Back9Network files for bankruptcy, will go forward with website and app
Golf Biz

Back9Network files for bankruptcy, will go forward with website and app

Back9Network, the golf-lifestyle network which went off the air in February after five months on air, has filed for Chapter 11 bankruptcy in federal court.

The company, founded by Jamie Bosworth and Reid Gorman in 2010, debuted on DirecTV after the 2014 Ryder Cup. In January 2015, the company failed to meet payroll for non-hourly employees. Then on Feb. 23, the company suspended operations, laying off most of the remainder of the 85 employees it had at its peak.

"The restructuring will result in a slimmed-down, online-focused golf entertainment network that can be successful and grow on a go-forward basis," said company CEO Charles Cox in a statement, according to multiple reports.

Back9Network raised approximately $38 million in backing from some 200 investors, including $6.2 million in unsecured debt and $5 million in loans and guarantees from the state of Connecticut. In an agreement reached with the state's Department of Economic and Community Development, payment on a $4 million loan has been deferred for five years, with the first payment due in April 2018. Payment on a separate $750,000 loan begins in November 2017. Both loans were made with a 1 percent interest rate and issued as part of a match of private investment attained by Back9.

Half of a third $250,000 loan was forgiven because the company hired 10 people in the 2012-13 fiscal year.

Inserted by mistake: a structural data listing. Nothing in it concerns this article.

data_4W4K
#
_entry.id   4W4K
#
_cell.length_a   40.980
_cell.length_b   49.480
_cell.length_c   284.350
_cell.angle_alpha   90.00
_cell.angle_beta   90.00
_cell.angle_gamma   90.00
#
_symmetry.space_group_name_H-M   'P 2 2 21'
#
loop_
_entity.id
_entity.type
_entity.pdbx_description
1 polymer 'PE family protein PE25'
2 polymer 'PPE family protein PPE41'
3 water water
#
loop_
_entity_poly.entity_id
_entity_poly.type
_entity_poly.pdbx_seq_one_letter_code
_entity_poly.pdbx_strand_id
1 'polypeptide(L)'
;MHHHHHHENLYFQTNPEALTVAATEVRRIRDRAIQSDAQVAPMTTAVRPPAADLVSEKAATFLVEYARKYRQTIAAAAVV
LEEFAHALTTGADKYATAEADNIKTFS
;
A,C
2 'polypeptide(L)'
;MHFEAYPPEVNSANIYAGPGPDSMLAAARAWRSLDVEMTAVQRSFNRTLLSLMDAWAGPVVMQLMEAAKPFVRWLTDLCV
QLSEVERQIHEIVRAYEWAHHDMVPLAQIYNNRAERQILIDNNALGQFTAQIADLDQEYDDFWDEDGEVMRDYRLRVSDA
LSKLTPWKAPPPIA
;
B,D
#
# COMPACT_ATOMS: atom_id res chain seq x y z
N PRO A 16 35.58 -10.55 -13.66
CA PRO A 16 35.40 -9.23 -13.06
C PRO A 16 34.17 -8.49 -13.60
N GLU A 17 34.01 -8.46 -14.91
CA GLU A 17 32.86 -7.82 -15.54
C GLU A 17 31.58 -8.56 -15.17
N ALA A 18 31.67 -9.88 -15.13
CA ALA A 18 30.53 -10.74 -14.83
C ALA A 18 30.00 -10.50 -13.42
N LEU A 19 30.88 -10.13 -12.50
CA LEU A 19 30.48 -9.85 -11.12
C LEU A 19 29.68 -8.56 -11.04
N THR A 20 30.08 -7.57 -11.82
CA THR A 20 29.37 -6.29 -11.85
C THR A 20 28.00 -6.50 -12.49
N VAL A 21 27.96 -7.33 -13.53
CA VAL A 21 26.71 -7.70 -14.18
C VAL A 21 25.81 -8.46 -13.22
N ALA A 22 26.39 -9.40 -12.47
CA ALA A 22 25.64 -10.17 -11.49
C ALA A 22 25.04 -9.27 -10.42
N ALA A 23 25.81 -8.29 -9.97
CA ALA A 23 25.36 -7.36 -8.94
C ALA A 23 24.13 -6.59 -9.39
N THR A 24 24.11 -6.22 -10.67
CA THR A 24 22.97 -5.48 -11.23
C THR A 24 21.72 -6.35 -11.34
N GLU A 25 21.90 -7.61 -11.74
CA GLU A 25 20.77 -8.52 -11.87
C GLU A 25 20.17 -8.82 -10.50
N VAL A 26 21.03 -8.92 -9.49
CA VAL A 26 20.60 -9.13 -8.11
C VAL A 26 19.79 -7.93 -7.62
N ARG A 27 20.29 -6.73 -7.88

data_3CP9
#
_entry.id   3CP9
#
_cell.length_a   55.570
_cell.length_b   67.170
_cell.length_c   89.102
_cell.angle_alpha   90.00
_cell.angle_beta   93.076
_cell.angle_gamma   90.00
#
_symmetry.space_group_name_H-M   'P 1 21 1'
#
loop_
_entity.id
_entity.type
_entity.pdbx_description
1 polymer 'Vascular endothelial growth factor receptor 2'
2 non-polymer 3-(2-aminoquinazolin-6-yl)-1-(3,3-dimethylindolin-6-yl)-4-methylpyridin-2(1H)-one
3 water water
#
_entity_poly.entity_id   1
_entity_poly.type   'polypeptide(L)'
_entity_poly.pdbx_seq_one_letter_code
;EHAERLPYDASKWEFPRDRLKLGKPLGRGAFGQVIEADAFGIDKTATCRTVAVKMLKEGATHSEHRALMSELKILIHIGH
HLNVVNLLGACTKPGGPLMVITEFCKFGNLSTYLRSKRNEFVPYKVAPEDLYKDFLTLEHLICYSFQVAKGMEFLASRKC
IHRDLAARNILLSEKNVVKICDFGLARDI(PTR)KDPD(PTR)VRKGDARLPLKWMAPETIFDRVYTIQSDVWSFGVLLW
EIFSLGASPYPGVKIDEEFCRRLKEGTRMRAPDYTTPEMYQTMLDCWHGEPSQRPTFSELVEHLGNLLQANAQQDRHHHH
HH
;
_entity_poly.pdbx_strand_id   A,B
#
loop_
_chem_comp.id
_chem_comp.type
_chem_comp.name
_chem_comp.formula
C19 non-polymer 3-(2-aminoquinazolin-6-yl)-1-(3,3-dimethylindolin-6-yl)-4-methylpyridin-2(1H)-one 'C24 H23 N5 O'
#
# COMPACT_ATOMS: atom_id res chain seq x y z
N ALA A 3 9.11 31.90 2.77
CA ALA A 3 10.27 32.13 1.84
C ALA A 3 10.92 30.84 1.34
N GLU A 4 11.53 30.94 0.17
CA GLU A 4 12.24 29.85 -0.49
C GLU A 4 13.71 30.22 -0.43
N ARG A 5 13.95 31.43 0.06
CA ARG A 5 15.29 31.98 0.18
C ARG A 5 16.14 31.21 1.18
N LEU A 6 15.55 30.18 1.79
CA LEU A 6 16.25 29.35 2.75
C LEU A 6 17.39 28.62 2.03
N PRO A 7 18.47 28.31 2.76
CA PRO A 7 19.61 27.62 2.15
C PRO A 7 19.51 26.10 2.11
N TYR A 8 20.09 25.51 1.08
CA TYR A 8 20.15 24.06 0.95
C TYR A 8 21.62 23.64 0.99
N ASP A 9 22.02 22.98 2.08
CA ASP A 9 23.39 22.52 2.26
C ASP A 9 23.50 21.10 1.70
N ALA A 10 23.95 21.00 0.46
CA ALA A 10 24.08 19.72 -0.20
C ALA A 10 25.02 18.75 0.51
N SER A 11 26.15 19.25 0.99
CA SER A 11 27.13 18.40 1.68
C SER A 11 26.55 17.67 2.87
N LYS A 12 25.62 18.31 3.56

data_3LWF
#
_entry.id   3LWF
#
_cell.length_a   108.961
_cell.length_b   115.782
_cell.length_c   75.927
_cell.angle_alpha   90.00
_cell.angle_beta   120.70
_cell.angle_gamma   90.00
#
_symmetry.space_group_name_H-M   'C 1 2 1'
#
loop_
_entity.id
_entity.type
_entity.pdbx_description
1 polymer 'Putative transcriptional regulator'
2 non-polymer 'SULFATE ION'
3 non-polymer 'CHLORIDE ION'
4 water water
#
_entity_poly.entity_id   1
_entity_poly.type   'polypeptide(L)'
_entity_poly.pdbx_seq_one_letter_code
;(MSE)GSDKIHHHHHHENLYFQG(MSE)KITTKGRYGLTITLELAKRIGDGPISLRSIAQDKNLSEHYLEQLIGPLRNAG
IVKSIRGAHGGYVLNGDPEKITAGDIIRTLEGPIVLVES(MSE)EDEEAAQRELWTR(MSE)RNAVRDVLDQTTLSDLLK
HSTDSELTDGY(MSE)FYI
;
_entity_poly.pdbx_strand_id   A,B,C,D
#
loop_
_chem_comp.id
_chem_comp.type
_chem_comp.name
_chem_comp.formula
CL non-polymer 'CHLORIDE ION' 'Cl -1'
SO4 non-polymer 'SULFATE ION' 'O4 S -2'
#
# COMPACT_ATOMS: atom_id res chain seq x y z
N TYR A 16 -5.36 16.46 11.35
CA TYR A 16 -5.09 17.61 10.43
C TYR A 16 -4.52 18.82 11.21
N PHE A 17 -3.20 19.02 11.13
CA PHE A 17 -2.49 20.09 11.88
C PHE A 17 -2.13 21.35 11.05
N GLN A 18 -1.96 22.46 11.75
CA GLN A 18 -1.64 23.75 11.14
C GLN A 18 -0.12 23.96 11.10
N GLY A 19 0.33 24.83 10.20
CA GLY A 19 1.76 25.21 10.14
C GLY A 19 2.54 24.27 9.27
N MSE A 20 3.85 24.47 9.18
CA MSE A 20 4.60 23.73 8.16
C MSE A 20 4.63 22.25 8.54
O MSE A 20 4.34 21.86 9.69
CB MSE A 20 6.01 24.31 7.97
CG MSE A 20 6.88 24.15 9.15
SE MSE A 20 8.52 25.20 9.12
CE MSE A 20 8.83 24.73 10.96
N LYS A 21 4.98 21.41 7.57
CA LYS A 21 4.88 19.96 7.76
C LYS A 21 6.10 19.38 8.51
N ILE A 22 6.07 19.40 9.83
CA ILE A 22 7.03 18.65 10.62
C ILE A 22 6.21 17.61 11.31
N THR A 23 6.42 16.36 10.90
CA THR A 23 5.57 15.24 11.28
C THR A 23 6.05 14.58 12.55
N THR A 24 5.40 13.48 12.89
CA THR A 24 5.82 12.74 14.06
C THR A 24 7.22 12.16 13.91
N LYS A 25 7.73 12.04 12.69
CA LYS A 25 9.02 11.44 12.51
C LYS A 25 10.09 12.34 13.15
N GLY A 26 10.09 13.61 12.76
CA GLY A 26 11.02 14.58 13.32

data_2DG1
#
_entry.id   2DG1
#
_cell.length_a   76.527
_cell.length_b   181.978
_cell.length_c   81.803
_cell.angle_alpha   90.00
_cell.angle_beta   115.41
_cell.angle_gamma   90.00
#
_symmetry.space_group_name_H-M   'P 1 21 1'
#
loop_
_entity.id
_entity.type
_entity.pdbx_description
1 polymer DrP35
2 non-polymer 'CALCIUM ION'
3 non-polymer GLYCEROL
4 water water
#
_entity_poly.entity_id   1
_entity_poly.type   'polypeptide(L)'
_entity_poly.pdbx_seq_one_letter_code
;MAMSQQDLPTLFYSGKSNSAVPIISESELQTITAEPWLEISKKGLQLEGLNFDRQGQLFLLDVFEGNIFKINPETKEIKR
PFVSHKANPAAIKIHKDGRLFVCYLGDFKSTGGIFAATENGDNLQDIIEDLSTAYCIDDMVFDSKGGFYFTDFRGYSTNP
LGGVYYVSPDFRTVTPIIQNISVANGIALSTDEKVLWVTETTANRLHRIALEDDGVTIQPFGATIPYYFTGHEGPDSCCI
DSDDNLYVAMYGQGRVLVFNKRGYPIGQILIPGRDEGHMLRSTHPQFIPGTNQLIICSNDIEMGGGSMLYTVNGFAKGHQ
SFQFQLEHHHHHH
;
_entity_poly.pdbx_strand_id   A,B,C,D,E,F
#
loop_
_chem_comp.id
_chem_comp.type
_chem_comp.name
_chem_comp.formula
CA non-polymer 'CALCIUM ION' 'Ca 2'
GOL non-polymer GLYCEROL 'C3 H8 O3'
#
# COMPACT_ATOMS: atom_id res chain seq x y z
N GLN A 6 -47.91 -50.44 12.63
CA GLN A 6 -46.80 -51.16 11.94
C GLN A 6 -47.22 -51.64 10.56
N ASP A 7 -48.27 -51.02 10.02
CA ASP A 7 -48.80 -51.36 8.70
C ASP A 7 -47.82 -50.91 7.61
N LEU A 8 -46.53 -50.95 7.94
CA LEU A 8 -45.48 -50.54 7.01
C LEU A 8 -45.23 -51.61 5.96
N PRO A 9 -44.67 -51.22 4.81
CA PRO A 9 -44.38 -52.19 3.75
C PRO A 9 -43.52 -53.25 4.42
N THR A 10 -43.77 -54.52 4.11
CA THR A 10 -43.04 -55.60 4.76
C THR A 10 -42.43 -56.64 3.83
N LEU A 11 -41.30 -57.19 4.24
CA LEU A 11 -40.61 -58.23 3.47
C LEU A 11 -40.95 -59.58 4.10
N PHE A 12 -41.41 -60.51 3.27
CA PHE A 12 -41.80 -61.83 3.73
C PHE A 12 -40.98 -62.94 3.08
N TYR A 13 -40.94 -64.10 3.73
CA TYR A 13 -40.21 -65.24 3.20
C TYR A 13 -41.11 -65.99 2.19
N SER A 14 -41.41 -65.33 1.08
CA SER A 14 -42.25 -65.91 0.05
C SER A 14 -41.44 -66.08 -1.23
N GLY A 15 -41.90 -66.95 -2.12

Among the hundreds of other debts listed in the filing are contractors who have filed lien claims against the company, saying Back9 never paid them for work, including, according to WNPR, a construction company seeking over $400,000, an architect seeking $15,000 and a drywall company seeking $10,000. A video and broadcast equipment rental company filed suit in December, seeking some $40,000 in past due payments. Money is also due to laid off employees, including former hosts John Maginnes, Jeff Rude and Caite Upton, as well deferred salary to the company's executive team.

In its filing, the company says it expects to complete the bankruptcy process by March 2016.

While Back9 is going through bankruptcy, the Securities and Exchange Commission is also looking into the relationship between Hartford Treasurer Adam Cloud and Back9, investigating if Cloud, whose father Sandy was on the Back9 board, used his government position to solicit investment in the company. Cloud maintains he has not broken any ethics laws.

A pair of investors are also suing the company, claiming they were misled about the nature of the company's relationship with DirecTV, saying they were unaware the network was paying $7 million per year to air its programming.

The company also says it has raised $2 million in capital from a group of five major individual investors to move forward with an online focus. The company's major asset is the Swing by Swing golf GPS app which Back9 purchased in 2014 and claims has been downloaded some 3 million times. Since the fall, the company has been using the email addresses from Swing by Swing accounts to push Back9Network content.

For his part, Bosworth, who was ousted by the Cloud-led board in July 2014, when reached by the Courant for comment, did not back the decision to restructure.

"What people invested in is being changed dramatically," he said. "There has been zero communications to me or most of the other … investors. I'm not sure if restructuring makes sense or not."

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